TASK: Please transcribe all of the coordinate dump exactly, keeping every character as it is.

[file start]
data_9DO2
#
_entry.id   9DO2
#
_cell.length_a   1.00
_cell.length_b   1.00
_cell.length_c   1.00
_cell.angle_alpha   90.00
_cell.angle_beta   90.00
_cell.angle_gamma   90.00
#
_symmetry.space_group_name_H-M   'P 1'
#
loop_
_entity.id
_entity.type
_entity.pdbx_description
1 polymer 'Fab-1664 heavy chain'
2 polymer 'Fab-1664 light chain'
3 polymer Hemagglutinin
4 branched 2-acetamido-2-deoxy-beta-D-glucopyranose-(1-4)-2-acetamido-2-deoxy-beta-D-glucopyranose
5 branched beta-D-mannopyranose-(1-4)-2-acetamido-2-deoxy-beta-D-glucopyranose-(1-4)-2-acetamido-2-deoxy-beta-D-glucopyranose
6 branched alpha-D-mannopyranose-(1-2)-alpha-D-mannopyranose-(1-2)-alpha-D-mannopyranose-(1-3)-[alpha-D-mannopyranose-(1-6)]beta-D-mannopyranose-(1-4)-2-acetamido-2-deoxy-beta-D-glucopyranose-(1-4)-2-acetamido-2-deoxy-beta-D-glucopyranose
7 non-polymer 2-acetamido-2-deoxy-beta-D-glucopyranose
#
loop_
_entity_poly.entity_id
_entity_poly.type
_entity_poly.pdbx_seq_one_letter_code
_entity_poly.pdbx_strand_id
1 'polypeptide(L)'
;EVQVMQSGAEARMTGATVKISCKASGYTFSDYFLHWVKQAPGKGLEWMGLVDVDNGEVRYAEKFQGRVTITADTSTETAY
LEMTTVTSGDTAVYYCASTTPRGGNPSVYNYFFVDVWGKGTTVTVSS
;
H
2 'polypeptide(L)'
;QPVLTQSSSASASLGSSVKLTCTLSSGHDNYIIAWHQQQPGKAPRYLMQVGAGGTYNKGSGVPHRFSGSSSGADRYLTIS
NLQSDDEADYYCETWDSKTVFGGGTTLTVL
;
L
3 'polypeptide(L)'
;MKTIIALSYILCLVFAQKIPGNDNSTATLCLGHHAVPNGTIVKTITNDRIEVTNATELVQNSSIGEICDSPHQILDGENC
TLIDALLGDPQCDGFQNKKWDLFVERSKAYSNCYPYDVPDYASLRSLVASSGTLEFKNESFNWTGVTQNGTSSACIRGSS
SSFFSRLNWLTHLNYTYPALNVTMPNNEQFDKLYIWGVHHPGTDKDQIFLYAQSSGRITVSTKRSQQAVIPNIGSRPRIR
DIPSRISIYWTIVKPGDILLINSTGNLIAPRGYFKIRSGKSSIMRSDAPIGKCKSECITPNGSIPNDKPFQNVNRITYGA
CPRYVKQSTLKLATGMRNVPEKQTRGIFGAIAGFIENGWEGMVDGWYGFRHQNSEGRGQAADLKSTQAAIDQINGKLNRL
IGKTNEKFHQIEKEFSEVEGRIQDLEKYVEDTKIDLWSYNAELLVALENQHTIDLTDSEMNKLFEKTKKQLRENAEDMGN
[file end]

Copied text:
data_9DO2
#
_entry.id   9DO2
#
_cell.length_a   1.00
_cell.length_b   1.00
_cell.length_c   1.00
_cell.angle_alpha   90.00
_cell.angle_beta   90.00
_cell.angle_gamma   90.00
#
_symmetry.space_group_name_H-M   'P 1'
#
loop_
_entity.id
_entity.type
_entity.pdbx_description
1 polymer 'Fab-1664 heavy chain'
2 polymer 'Fab-1664 light chain'
3 polymer Hemagglutinin
4 branched 2-acetamido-2-deoxy-beta-D-glucopyranose-(1-4)-2-acetamido-2-deoxy-beta-D-glucopyranose
5 branched beta-D-mannopyranose-(1-4)-2-acetamido-2-deoxy-beta-D-glucopyranose-(1-4)-2-acetamido-2-deoxy-beta-D-glucopyranose
6 branched alpha-D-mannopyranose-(1-2)-alpha-D-mannopyranose-(1-2)-alpha-D-mannopyranose-(1-3)-[alpha-D-mannopyranose-(1-6)]beta-D-mannopyranose-(1-4)-2-acetamido-2-deoxy-beta-D-glucopyranose-(1-4)-2-acetamido-2-deoxy-beta-D-glucopyranose
7 non-polymer 2-acetamido-2-deoxy-beta-D-glucopyranose
#
loop_
_entity_poly.entity_id
_entity_poly.type
_entity_poly.pdbx_seq_one_letter_code
_entity_poly.pdbx_strand_id
1 'polypeptide(L)'
;EVQVMQSGAEARMTGATVKISCKASGYTFSDYFLHWVKQAPGKGLEWMGLVDVDNGEVRYAEKFQGRVTITADTSTETAY
LEMTTVTSGDTAVYYCASTTPRGGNPSVYNYFFVDVWGKGTTVTVSS
;
H
2 'polypeptide(L)'
;QPVLTQSSSASASLGSSVKLTCTLSSGHDNYIIAWHQQQPGKAPRYLMQVGAGGTYNKGSGVPHRFSGSSSGADRYLTIS
NLQSDDEADYYCETWDSKTVFGGGTTLTVL
;
L
3 'polypeptide(L)'
;MKTIIALSYILCLVFAQKIPGNDNSTATLCLGHHAVPNGTIVKTITNDRIEVTNATELVQNSSIGEICDSPHQILDGENC
TLIDALLGDPQCDGFQNKKWDLFVERSKAYSNCYPYDVPDYASLRSLVASSGTLEFKNESFNWTGVTQNGTSSACIRGSS
SSFFSRLNWLTHLNYTYPALNVTMPNNEQFDKLYIWGVHHPGTDKDQIFLYAQSSGRITVSTKRSQQAVIPNIGSRPRIR
DIPSRISIYWTIVKPGDILLINSTGNLIAPRGYFKIRSGKSSIMRSDAPIGKCKSECITPNGSIPNDKPFQNVNRITYGA
CPRYVKQSTLKLATGMRNVPEKQTRGIFGAIAGFIENGWEGMVDGWYGFRHQNSEGRGQAADLKSTQAAIDQINGKLNRL
IGKTNEKFHQIEKEFSEVEGRIQDLEKYVEDTKIDLWSYNAELLVALENQHTIDLTDSEMNKLFEKTKKQLRENAEDMGN